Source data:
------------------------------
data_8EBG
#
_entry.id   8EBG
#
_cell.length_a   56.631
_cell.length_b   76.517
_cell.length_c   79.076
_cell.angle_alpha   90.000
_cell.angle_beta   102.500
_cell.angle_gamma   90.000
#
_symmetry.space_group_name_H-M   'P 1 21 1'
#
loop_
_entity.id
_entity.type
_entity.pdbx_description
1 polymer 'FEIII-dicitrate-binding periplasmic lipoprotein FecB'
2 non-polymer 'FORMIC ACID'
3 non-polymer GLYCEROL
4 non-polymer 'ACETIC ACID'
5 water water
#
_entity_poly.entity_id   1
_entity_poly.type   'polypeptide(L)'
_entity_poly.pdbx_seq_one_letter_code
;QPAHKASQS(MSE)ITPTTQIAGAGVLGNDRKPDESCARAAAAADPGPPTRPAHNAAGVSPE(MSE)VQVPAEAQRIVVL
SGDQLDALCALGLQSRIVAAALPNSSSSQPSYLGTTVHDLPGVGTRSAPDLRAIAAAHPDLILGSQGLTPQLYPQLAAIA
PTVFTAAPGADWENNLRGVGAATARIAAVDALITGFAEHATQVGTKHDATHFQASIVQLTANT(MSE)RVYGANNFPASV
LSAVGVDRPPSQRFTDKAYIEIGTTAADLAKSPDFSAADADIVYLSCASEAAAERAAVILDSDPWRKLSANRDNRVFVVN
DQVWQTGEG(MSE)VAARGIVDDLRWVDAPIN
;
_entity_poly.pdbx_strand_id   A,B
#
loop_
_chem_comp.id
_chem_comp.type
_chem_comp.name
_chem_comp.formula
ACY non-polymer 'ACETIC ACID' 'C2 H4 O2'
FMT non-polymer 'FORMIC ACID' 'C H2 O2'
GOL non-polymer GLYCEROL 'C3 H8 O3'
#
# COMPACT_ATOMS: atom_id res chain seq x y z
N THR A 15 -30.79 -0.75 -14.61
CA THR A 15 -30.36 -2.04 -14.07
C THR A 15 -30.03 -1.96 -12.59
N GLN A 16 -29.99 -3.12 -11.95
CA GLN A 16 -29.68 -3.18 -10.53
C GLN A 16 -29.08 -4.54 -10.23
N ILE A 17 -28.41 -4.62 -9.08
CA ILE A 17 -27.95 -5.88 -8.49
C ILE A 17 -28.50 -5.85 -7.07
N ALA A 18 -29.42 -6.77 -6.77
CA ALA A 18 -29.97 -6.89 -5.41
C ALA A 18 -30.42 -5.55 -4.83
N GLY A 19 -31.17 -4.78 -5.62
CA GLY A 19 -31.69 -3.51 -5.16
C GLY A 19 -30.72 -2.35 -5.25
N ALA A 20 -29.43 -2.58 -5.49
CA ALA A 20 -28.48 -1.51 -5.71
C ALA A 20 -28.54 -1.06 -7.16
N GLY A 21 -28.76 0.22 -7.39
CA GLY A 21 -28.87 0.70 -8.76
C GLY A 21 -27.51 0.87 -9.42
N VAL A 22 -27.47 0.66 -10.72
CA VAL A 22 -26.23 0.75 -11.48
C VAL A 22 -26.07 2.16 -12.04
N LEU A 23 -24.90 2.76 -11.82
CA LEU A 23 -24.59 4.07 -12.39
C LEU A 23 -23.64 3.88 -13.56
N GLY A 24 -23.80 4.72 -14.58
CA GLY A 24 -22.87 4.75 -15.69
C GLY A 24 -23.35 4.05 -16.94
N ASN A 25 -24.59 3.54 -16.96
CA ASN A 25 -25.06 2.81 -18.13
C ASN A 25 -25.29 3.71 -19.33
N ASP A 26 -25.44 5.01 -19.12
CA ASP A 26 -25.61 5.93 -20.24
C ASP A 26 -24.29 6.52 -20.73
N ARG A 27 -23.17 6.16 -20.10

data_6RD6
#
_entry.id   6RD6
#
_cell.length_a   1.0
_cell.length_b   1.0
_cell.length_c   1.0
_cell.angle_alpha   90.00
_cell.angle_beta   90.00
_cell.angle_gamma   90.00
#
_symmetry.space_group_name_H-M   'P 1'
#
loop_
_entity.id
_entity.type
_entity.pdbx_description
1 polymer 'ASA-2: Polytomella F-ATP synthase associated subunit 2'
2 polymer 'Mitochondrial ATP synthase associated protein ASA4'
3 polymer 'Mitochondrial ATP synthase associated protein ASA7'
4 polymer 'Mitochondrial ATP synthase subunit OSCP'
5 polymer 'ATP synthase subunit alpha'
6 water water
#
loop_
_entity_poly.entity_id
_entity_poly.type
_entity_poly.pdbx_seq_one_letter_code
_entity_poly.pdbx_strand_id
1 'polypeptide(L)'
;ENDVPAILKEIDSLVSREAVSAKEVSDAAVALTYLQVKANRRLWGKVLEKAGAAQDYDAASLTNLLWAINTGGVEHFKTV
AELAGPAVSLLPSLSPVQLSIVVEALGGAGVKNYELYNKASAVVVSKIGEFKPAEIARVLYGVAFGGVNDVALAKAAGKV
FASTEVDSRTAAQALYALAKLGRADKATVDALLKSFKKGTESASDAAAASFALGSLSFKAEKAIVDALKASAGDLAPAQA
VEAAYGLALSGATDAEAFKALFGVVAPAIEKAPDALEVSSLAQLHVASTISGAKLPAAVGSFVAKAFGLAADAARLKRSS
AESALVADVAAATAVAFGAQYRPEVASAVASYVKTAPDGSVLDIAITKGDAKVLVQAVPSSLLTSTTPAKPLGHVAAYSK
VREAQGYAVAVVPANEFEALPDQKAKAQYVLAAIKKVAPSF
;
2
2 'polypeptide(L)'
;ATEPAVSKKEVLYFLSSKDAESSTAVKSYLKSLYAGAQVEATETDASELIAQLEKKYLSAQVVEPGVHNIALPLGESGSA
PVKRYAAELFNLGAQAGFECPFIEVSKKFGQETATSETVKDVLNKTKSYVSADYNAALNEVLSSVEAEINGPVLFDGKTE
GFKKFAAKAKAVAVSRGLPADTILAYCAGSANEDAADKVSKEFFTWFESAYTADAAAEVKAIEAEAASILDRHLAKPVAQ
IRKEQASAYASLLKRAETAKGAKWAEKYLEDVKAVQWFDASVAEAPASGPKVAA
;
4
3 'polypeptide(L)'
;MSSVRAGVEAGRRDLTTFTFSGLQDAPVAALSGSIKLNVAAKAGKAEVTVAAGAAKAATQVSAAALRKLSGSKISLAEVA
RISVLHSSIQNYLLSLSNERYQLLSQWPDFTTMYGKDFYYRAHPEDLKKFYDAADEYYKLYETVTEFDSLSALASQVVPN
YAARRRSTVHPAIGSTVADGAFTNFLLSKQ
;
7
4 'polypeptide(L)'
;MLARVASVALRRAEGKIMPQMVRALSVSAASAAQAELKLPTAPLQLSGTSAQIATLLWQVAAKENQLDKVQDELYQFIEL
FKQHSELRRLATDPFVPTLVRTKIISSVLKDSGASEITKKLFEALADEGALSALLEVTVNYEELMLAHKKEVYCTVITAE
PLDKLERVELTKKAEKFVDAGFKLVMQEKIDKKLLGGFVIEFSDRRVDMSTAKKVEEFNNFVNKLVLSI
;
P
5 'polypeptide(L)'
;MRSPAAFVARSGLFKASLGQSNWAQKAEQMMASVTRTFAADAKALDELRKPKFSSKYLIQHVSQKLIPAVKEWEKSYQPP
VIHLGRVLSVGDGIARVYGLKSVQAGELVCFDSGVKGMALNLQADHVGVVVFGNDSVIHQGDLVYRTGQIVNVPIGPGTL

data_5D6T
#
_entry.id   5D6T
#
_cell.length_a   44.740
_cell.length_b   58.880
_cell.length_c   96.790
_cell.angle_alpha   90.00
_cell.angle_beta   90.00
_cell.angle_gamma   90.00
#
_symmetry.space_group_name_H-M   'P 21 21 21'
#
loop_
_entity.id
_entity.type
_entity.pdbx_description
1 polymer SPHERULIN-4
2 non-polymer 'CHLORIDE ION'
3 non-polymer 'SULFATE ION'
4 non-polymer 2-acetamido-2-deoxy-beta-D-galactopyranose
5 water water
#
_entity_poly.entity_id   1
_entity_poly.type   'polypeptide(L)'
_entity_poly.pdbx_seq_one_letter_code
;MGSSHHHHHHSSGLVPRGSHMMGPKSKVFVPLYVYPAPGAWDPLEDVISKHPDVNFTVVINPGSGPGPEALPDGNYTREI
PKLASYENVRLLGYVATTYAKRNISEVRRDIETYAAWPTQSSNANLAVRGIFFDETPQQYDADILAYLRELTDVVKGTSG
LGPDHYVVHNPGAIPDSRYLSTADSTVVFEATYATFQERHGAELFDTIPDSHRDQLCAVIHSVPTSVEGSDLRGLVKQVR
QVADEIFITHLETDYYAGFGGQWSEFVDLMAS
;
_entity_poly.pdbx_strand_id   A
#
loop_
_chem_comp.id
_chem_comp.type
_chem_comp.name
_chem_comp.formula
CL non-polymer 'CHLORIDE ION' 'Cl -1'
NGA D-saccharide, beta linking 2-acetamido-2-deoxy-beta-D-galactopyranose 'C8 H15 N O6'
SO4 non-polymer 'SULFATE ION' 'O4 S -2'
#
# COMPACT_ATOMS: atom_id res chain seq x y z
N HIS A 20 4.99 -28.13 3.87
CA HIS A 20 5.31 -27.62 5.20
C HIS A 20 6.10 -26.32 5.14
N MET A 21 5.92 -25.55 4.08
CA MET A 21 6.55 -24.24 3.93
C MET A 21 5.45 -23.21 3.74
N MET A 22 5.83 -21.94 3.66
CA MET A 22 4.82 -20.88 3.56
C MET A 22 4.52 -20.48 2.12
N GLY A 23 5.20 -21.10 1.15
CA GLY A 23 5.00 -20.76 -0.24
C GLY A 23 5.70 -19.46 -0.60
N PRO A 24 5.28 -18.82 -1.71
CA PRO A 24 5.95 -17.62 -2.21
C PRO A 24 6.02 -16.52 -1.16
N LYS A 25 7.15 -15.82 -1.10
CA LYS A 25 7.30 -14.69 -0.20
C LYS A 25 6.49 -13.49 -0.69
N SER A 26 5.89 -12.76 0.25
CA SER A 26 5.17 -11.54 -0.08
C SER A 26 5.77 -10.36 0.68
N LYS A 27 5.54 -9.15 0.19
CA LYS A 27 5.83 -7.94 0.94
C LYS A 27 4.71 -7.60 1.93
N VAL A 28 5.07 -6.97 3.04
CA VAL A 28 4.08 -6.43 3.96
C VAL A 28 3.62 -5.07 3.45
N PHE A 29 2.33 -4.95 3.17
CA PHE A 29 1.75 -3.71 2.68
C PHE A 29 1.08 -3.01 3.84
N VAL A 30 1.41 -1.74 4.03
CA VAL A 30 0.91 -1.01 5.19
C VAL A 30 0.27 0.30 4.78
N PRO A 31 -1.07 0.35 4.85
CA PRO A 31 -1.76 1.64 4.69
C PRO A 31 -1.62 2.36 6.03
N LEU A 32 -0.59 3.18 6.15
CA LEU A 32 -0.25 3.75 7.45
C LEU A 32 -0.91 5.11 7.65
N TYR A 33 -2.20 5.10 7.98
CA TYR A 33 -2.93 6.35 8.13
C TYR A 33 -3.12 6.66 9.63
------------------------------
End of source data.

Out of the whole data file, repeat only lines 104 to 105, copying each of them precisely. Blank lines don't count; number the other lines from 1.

6 water water
#